Sickle cell disease (SCD) with associated sickle cell lung injury (SCLI) can lead to the development of chronic sickle cell lung disease (CSCLD). CSCLD is characterized as chronic interstitial lung disease with secondary pulmonary hypertension and fibrosis. The discovery of circulating fibrocytes (CD45+Col1+) has now changed our view on the pathogenesis of pulmonary fibrosis. Fibrocytes play a role in mediating pulmonary fibrosis in pre-clinical models. Fibrocytes are found elevated in the circulation and lungs of IPF patients, and the magnitude of their circulating levels is associated with a worse prognosis in these patients. Extending these findings to SCD, we found using a preclinical transgenic mouse model of human SCD that CXC chemokine receptor 4 (CXCR4) expressing fibrocytes play a significant role in promoting pulmonary fibrosis related to the expression of lung-derived CXCL12. In addition, we found that CXCR4+ fibrocytes were elevated in the circulation of patients with SCD. Based on our preliminary data, we generated an overall hypothesis that fibrocytes play a critical role in mediating the pathogenesis of SCLI and development of CSCLD. To test this postulate, we designed the following specific aims to assess fibrocyte biology at the molecular, cellular, pre-clinical animal model, and patient levels to determine if these cells contribute to SCLI and the development of CSCLD: 1. Correlation of fibrocyte localization in SCD mice with fibrosis and vascular remodeling, and elucidation of the role of CXCL12/CXCR4 in promoting BM expansion, BM mobilization, and extravasation of these cells into the lung during the pathogenesis of SCLI: 2. Determination of mTOR inhibition results in down-regulation of CXCL12/CXCR4 and impairment of fibrocyte extravasation in the lungs that directly correlates with attenuation of the pulmonary vascular remodeling and fibrosis during the pathogenesis of SCLI in transgenic SCD animals. 3. Determine whether fibrocyte number and activated phenotype (i.e., (SMA+ and pSmad2/3+ fibrocytes) are associated with restrictive lung disease in adult SCD patients. Long-term objectives of this project will establish that fibrocytes are critical cells in promoting the pathogenesis of SCLI. These findings will support the notion that strategies to target fibrocytes will lead to novel therapies to attenuate their biology in the pathogenesis of CSCLD.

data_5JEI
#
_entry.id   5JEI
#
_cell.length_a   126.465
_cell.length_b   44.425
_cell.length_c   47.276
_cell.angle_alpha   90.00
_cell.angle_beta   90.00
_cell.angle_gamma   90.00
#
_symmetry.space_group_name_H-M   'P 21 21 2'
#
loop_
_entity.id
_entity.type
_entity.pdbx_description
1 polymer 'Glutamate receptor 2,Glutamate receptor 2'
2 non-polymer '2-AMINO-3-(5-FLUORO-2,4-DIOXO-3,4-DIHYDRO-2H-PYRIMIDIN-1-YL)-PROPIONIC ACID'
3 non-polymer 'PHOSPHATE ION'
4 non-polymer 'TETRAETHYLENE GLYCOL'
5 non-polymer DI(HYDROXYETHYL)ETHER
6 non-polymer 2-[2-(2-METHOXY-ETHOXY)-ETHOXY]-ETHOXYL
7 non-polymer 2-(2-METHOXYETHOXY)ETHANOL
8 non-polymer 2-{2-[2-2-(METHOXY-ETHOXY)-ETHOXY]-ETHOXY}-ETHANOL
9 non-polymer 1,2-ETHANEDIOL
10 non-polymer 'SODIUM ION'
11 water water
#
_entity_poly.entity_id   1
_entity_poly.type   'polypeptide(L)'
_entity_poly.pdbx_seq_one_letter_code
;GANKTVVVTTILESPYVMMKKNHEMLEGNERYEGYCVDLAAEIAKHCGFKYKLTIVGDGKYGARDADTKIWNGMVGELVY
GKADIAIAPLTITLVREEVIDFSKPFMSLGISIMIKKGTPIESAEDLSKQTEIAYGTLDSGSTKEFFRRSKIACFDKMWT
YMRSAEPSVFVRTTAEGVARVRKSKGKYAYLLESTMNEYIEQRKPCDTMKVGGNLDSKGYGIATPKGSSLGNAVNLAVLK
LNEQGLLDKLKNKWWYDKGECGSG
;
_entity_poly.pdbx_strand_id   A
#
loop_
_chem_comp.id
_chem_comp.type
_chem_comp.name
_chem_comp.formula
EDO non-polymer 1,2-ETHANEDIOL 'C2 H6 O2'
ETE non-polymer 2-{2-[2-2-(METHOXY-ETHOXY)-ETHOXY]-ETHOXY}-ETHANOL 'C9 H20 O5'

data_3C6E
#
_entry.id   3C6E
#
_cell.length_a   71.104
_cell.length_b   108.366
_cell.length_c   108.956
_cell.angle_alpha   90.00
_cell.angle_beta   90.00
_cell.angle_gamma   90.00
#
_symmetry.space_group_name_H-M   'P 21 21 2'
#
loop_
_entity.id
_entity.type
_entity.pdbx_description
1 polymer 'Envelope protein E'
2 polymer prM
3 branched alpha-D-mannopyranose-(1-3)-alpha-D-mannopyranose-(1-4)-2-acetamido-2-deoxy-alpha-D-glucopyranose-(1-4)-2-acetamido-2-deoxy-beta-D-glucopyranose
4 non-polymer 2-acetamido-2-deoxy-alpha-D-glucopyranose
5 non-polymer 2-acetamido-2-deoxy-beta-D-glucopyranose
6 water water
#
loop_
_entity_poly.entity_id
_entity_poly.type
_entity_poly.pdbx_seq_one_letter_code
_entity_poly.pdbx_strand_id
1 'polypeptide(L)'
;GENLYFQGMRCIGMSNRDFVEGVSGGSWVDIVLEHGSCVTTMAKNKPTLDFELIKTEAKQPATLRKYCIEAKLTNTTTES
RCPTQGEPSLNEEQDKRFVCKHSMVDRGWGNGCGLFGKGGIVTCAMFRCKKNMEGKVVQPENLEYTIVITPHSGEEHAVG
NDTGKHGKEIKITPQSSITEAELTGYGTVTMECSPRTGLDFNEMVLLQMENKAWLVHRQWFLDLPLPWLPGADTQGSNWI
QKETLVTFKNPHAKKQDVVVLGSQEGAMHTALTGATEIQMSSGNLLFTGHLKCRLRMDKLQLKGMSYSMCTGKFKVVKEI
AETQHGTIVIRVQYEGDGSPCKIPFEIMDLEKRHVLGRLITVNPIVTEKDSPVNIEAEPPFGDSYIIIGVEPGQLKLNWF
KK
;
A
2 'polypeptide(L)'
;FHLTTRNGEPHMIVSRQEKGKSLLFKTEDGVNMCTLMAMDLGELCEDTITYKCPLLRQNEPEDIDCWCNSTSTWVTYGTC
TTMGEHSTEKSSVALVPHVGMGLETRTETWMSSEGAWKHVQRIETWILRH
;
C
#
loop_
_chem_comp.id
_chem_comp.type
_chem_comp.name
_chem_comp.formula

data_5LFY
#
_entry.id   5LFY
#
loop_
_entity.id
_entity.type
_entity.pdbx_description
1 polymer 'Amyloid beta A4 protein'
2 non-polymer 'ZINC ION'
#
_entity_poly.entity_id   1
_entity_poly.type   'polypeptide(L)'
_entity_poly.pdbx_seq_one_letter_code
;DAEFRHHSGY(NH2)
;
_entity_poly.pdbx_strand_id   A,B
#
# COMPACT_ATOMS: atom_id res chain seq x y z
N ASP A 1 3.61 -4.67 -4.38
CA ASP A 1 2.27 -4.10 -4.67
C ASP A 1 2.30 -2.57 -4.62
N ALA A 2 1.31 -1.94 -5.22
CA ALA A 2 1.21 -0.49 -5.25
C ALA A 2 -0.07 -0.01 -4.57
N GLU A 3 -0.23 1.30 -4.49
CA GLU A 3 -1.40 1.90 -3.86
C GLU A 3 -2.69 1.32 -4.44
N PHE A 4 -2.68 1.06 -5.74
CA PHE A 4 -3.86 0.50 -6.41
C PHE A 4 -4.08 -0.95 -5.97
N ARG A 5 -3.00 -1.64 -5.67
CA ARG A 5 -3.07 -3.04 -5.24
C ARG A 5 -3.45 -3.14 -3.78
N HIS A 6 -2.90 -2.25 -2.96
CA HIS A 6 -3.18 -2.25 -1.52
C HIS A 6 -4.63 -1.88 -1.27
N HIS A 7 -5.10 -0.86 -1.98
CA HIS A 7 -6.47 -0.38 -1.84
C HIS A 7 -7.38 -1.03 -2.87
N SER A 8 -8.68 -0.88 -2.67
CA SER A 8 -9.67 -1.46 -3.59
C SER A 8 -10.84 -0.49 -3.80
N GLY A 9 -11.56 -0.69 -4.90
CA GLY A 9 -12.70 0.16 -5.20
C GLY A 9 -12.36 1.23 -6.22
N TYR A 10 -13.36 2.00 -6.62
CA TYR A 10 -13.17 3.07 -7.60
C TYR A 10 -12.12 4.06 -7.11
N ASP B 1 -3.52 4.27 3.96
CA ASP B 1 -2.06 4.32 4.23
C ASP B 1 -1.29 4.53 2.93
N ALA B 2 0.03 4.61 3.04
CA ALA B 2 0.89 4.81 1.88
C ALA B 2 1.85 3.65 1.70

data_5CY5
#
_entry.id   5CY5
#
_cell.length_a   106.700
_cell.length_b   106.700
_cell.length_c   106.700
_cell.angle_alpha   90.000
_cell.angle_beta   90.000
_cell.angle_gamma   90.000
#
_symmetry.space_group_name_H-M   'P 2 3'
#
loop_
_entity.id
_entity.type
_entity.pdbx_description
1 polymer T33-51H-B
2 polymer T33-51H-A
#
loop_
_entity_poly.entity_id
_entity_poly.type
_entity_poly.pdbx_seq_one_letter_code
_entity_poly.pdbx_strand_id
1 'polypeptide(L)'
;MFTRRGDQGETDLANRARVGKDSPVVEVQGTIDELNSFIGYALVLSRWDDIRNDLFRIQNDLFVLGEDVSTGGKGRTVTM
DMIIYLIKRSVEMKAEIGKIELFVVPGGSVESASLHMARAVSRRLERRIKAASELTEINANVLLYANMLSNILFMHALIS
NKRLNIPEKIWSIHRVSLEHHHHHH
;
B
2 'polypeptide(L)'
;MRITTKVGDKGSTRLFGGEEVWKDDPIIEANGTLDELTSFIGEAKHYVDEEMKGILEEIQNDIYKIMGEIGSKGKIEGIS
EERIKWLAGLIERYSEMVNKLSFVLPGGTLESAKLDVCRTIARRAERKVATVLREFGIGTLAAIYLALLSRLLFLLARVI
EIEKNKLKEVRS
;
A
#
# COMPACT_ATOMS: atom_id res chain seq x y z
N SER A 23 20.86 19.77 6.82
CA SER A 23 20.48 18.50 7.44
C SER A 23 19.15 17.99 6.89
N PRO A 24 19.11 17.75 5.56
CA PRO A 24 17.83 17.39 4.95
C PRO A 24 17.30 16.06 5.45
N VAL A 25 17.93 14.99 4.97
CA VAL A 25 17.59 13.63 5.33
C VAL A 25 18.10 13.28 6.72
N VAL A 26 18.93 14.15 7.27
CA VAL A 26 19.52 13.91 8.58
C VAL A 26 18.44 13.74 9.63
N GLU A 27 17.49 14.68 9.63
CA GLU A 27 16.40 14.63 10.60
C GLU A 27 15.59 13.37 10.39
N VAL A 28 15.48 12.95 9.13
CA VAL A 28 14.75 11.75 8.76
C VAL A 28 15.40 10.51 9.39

Sickle cell disease is the most common inherited disorder in African-Americans. While improved patient care in Sickle cell disease has led to increased survival of these patients, they unfortunately experience an increase frequency of chronic organ problems, especially related to the lung. These patients can develop a chronic lung condition that is associated with elevated blood pressure and formation of scar tissue in their lungs. The studies in this proposal will focus on the role of a special cell found in the circulation of patients with sickle cell disease that may contribute to the problems we see in the lungs of these patients.
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